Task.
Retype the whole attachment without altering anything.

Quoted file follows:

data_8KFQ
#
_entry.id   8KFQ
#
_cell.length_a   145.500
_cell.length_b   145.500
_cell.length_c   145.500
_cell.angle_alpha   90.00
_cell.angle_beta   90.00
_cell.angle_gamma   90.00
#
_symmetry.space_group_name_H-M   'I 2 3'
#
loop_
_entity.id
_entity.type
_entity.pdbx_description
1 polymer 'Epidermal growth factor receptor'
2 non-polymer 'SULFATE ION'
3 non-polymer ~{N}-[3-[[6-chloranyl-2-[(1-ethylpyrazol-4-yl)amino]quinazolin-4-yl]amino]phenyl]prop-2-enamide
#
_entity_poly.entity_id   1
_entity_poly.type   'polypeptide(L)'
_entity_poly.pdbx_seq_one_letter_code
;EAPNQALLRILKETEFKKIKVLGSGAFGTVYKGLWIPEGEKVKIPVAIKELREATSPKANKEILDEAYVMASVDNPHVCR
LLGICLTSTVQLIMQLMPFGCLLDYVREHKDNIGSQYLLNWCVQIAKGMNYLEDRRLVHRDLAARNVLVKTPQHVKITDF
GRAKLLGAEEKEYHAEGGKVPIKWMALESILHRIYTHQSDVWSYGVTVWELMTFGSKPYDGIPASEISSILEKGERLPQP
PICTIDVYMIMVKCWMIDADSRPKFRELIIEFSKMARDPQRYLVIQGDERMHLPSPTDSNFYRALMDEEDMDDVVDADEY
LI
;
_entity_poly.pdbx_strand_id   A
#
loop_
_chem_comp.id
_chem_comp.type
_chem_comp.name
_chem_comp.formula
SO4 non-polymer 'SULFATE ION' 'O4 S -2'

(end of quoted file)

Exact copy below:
data_8KFQ
#
_entry.id   8KFQ
#
_cell.length_a   145.500
_cell.length_b   145.500
_cell.length_c   145.500
_cell.angle_alpha   90.00
_cell.angle_beta   90.00
_cell.angle_gamma   90.00
#
_symmetry.space_group_name_H-M   'I 2 3'
#
loop_
_entity.id
_entity.type
_entity.pdbx_description
1 polymer 'Epidermal growth factor receptor'
2 non-polymer 'SULFATE ION'
3 non-polymer ~{N}-[3-[[6-chloranyl-2-[(1-ethylpyrazol-4-yl)amino]quinazolin-4-yl]amino]phenyl]prop-2-enamide
#
_entity_poly.entity_id   1
_entity_poly.type   'polypeptide(L)'
_entity_poly.pdbx_seq_one_letter_code
;EAPNQALLRILKETEFKKIKVLGSGAFGTVYKGLWIPEGEKVKIPVAIKELREATSPKANKEILDEAYVMASVDNPHVCR
LLGICLTSTVQLIMQLMPFGCLLDYVREHKDNIGSQYLLNWCVQIAKGMNYLEDRRLVHRDLAARNVLVKTPQHVKITDF
GRAKLLGAEEKEYHAEGGKVPIKWMALESILHRIYTHQSDVWSYGVTVWELMTFGSKPYDGIPASEISSILEKGERLPQP
PICTIDVYMIMVKCWMIDADSRPKFRELIIEFSKMARDPQRYLVIQGDERMHLPSPTDSNFYRALMDEEDMDDVVDADEY
LI
;
_entity_poly.pdbx_strand_id   A
#
loop_
_chem_comp.id
_chem_comp.type
_chem_comp.name
_chem_comp.formula
SO4 non-polymer 'SULFATE ION' 'O4 S -2'